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Univ. of South Carolina School of Law

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Sunday, October 28, 2007

Twelve Worried Men?: Supreme Court of Wyoming Denies Defendant's Appeal Despite Jury Note

Emilio Teniente was convicted by a Wyoming court of first degree murder and conspiring to commit murder in connection with the death of Joseph Lopez.  Teniente eventually appealed to the Supreme Court of Wyoming on several grounds, including the ground that the trial court failed to inquire properly into a note it received from the jury.

The note said,

Dear Judge Grant:

     During our deliberation some concerns have arose about the safety and any retaliation of either family, towards any of us or our families.  Some of us have been approached by some of the family members.  Please advise us of our course of action.  Thank you.

Respectfully yours,

The Jury.

The note referred to a specific instance when a female juror was approached by Teniente's girlfriend in a public restroom.  Apparently, the girlfriend introduced herself and said that she just had Teniente's baby and that "things were really hard."  The female juror did not respond and immediately walked away.  After learning about the incident, the judge talked with the juror and allowed her to continue serving after she said that she felt comfortable continuing, although she said that the contact did make her "a bit nervous."

Wyoming Rule of Evidence 606(b) is similar to its federal counterpart in that it generally precludes jurors from testifying as to jury deliberations, but it does allow jurors to testify about, inter alia, whether any outside influence was improperly brought to bear upon any juror.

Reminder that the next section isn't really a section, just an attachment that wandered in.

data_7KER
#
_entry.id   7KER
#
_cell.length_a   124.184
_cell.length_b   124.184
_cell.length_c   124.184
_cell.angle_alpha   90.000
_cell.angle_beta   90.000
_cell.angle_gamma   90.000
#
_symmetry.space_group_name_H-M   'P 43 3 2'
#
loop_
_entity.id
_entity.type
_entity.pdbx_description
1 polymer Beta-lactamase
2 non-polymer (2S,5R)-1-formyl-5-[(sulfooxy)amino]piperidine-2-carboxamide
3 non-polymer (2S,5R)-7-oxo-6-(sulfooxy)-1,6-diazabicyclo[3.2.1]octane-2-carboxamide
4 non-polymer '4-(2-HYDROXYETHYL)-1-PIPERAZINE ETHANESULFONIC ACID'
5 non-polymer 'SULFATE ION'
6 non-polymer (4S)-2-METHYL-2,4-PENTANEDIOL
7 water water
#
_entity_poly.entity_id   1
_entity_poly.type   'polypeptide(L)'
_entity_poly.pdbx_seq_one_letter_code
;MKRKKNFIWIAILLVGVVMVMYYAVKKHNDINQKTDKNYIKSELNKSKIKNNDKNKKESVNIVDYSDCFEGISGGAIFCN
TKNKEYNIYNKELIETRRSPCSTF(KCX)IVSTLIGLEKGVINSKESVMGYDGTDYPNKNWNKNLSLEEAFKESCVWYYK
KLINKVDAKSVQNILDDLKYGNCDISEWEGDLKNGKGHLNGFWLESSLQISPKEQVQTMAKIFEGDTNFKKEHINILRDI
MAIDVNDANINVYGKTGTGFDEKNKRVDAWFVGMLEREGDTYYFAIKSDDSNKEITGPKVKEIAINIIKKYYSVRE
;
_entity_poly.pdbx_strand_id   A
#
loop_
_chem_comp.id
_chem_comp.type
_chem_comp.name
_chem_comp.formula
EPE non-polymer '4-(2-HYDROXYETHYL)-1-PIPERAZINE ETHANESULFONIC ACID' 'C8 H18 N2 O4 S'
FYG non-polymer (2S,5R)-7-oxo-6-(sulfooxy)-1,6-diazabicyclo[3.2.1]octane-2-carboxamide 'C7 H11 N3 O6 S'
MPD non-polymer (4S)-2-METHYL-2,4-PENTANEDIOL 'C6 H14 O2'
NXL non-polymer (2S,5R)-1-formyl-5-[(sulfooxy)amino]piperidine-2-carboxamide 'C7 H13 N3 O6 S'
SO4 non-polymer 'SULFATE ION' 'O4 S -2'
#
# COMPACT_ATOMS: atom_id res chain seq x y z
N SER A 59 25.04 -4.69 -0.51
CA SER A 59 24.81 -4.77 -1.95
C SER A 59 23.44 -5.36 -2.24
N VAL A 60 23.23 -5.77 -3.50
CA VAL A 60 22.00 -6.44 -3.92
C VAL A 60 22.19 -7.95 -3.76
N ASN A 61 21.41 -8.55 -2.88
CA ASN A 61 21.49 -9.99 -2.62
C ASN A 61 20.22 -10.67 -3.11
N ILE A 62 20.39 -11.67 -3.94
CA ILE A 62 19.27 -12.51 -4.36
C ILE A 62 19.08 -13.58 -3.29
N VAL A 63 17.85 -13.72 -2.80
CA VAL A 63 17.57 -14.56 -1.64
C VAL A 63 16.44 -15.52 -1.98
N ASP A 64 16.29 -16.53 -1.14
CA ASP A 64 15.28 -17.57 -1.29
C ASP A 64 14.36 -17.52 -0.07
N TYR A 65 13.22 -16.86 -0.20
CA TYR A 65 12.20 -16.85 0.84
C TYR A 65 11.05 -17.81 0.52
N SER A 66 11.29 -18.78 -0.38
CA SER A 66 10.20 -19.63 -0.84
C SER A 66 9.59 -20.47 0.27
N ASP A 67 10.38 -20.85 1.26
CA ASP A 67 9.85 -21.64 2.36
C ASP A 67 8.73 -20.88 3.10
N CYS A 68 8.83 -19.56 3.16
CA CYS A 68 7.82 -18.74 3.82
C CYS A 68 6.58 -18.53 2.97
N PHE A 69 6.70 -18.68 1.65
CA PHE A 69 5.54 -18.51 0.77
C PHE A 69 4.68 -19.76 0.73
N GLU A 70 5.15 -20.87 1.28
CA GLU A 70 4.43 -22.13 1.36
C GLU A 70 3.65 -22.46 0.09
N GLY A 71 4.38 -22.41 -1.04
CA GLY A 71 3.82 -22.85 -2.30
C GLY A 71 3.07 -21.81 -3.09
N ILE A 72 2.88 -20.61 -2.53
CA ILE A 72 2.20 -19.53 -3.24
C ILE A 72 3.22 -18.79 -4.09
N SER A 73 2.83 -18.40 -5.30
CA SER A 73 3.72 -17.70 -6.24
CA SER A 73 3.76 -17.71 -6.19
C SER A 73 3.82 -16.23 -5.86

Jurors testifying pursuant to Rule 606(b), however, cannot discuss the subjective effect of the outside influence on the juror's decision-making.  Instead, in determining whether to remove a juror or reverse a conviction, the court, by looking at the entire record, considers objectively whether the defendant was or would be unduly prejudiced as a result of the outside influence.  Here, the Supreme Court of Wyoming found that the trial court acted properly in allowing the female juror to continue to serve and thus affirmed Teniente's conviction.

Unless the Supreme Court's decision leaves out some essential facts, I am utterly dissatisfied with the trial court's actions.  According to the jurors' note, "[s]ome of us have been approached by some of the family members," leading to concerns "about the safety and any retaliation of either family, towards any of us or our families."

From this note, it seems to me that (1) more than one juror was approached (2) by more than one person, and that (3) at least one of the approachers was a family member of the victim, Joseph Lopez.  Furthermore, when comparing the note's language about "safety" and "retaliation" with the words spoken by Teniente's girfriend -- which only made the female juror "a bit nervous" -- it sems to me that there were more threatening comments made to other jurors which were not mentioned specifically in the note.

Now, maybe when the female juror spoke with the judge, she made clear that she was the only one approached and that she was only approached by the girlfriend the one time described in the note, but the Supreme Court of Wyoming mentions no such explanation by the female juror.  In the absence of such an explanation, it appears to me that the judge should have conducted a much more rigorous search into the allegations raised by the note.

-CM

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